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Nanoscale Res Lett. 2017; 12: 252.
Published online 2017 April 4. doi:  10.1186/s11671-017-2031-y
PMCID: PMC5380648

Selective Amplification of SPR Biosensor Signal for Recognition of rpoB Gene Fragments by Use of Gold Nanoparticles Modified by Thiolated DNA

Abstract

An experimental approach for improving the sensitivity of the surface plasmon resonance (SPR) DNA hybridization sensor using gold nanoparticles (GNPs), modified by specific oligonucleotides, was elaborated. An influence of the ionic strength on the aggregation stability of unmodified GNPs and GNPs modified by the thiolated oligonucleotides was investigated by monitoring a value of light extinction at 520 nm that can be considered as a measure of a quantity of the non-aggregated GNPs. While the unmodified GNPs started to aggregate in 0.2 × saline-sodium citrate (SSC), GNPs modified by the negatively charged oligonucleotides were more stable at increasing ionic strength up to 0.5 × SSC. A bioselective element of the SPR DNA hybridization sensor was formed by immobilization on the gold sensor surface of the thiolated oligonucleotides P2, the sequence of which is a fragment of the rpoB gene of Mycobacterium tuberculosis. The injections into the measuring flow cell of the SPR spectrometer of various concentrations of GNPs modified by the complementary oligonucleotides T2-18m caused the pronounced concentration-dependent sequence-specific sensor responses. The magnitude of the sensor responses was much higher than in the case of the free standing complementary oligonucleotides. According to the obtained experimental data, the usage of GNPs modified by specific oligonucleotides can amplify the sensor response of the SPR DNA hybridization sensor in ~1200 times.

Keywords: Gold nanoparticles, SPR, Tuberculosis, DNA hybridization sensor, Signal amplification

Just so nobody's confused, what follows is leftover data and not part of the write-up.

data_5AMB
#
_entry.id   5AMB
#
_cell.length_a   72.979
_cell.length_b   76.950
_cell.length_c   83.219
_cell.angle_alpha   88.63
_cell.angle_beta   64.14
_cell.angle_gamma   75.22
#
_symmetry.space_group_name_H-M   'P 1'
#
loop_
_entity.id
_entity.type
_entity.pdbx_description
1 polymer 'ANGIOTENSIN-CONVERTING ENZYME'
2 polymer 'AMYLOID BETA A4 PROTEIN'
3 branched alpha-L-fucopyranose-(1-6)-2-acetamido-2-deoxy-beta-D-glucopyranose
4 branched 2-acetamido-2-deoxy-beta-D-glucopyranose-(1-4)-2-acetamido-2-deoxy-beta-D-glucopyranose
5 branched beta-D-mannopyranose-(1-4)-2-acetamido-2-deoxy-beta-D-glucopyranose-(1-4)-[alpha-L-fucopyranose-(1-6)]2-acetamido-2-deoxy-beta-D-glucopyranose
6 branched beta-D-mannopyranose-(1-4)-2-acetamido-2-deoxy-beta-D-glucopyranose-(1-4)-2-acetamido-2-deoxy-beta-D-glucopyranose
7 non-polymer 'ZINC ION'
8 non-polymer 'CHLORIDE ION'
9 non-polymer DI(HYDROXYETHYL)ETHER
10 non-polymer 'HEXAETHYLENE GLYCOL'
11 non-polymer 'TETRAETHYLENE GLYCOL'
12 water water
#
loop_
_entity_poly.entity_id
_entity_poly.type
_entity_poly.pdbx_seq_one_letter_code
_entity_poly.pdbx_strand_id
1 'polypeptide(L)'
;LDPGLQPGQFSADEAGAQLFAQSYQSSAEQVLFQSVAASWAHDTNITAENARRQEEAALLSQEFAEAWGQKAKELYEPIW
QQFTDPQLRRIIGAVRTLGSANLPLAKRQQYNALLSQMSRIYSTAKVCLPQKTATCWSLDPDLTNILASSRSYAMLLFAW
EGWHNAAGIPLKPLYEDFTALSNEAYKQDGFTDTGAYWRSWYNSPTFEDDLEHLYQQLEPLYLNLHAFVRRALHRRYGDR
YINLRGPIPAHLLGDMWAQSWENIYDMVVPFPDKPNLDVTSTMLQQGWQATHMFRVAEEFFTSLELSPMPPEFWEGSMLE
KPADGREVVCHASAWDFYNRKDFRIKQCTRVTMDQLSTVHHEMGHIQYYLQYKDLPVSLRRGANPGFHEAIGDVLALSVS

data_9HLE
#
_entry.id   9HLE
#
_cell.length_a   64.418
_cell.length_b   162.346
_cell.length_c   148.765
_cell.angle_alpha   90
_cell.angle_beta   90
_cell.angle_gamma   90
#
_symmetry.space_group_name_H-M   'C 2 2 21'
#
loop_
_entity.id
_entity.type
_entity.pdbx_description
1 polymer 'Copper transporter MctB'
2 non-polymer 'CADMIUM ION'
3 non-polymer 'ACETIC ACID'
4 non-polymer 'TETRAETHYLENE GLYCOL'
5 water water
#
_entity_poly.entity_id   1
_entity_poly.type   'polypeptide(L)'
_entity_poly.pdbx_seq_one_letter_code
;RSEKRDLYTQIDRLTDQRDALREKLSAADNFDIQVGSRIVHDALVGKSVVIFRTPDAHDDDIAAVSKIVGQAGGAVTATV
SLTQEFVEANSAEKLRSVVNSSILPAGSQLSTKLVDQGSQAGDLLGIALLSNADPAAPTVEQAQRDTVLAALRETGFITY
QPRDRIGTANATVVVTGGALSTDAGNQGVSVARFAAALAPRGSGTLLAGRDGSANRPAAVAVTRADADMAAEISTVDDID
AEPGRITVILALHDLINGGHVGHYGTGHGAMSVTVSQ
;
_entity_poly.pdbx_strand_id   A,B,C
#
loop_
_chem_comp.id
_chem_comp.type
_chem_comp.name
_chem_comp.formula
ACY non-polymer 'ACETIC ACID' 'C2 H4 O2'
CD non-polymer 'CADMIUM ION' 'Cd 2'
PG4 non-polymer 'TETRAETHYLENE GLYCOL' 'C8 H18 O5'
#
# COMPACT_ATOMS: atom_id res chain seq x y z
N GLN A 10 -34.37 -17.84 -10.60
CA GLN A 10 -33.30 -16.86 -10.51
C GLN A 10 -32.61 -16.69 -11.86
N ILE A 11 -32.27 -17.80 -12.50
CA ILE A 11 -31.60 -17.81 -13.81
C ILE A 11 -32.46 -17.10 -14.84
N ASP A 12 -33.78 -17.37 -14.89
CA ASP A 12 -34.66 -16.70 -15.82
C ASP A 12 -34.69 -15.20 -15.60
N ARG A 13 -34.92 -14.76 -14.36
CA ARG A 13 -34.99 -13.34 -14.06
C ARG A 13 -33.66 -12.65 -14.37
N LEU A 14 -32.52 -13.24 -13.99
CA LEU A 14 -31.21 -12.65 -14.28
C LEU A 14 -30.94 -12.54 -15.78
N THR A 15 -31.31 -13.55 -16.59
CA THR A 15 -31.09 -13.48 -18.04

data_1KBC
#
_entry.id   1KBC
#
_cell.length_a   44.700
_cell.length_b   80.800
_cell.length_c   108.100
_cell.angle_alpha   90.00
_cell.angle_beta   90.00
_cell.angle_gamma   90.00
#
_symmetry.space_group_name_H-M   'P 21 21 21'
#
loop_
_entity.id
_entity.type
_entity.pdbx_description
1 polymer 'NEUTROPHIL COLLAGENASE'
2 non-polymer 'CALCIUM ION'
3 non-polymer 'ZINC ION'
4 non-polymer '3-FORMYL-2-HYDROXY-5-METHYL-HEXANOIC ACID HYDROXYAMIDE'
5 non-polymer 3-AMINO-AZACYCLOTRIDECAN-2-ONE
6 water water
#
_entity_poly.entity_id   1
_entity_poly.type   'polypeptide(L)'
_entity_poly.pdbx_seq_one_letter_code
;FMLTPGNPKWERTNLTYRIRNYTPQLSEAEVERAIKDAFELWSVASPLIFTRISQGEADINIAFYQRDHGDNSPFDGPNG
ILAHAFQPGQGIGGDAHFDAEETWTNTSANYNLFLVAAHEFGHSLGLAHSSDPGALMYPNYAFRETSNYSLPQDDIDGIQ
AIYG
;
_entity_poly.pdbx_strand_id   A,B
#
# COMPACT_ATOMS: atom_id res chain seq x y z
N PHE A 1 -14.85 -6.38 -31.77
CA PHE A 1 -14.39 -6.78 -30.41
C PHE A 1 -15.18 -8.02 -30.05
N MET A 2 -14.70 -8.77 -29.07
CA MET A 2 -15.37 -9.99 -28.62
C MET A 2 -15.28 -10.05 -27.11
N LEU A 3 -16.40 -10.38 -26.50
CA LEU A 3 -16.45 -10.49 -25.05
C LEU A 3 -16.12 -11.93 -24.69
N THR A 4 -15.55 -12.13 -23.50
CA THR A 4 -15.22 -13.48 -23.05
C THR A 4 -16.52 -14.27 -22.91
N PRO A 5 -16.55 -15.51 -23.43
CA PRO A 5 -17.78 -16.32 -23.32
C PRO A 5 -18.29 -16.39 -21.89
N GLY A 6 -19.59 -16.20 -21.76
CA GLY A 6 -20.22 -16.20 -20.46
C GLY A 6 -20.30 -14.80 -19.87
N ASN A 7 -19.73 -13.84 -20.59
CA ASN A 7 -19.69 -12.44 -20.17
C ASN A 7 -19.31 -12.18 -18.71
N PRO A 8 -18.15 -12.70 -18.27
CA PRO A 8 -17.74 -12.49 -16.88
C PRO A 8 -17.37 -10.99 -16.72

Background

WHO global report (http://apps.who.int/iris/bitstream/10665/250441/1/9789241565394-eng.pdf) informed about 10.4 million new tuberculosis (TB) cases worldwide in 2015; among them, there were 480,000 new cases of multidrug-resistant TB (MDR-TB). Comparing with the treatment of drug-susceptible tuberculosis, the treatment of MDR-TB is longer and requires more expensive and toxic drugs. Mycobacterium tuberculosis develops resistance to rifamycins drug preparations through a mutation in the 81-base pair region of the rpoB gene encoding the β-subunit of RNA polymerase [1].

For selective recognition of mutations in this region, the surface plasmon resonance (SPR)-based DNA sensor was developed [2, 3]. The SPR sensor uses an ability of nanoscale gold films to be sensitive to the changes of a dielectric constant of the thin adjacent layer. The DNA hybridization sensors are based on the immobilization of single-stranded oligonucleotide probes onto the sensor surface and the recognition of complementary targets in analyzing samples by their hybridization with the surface-bound probes [4]. If the single-stranded oligonucleotides of specific sequence are appropriately immobilized on this surface (in other words, if the sensor bioselective element is prepared), the complementary sequences from the analyzed DNA sample will hybridize with the immobilized oligonucleotides. This process leads to changes in the refractive index of the specific recognition layer and evokes SPR response in real time [2, 3, 5].

Today, the SPR biosensors represent the most advanced and mature label-free optical biosensor technology. The ability to measure biomolecular interactions directly, in real time and without the use of molecular labels, makes the SPR biosensors a powerful tool for the investigation of such interactions and their kinetic parameters [6]. However, this method, despite its many advantages and facilities, cannot ensure the detection of DNA sequences in subnanomolar concentrations without using molecular labels [7].

A sandwich assay can be used to improve the detection limit of the SPR method. This approach consists of two consecutive steps: (1) identification of a target DNA by the selective hybridization with DNA probes immobilized on the sensor surface and (2) amplification of the sensor response by the additional hybridization step between a target DNA and so-called detection probes attached to an amplification agent. A key to the success of this signal amplification approach is an appropriate choice of the amplification agent. In the case of SPR method, a molecular label can be a big macromolecule or a nanoobject, for example a gold nanoparticle.

Gold nanoparticles (GNPs) possess many attractive features: they have a quite low price (1 L of 10 nM GNPs of 13 nm diameter costs ~$3.7) [8], they are not toxic, and they can be easily modified by various chemicals or biomacromolecules [9]. Therefore, the choice of GNPs fits well for the development of technologically simple, flexible, and cheap method of amplification of the SPR sensor signal.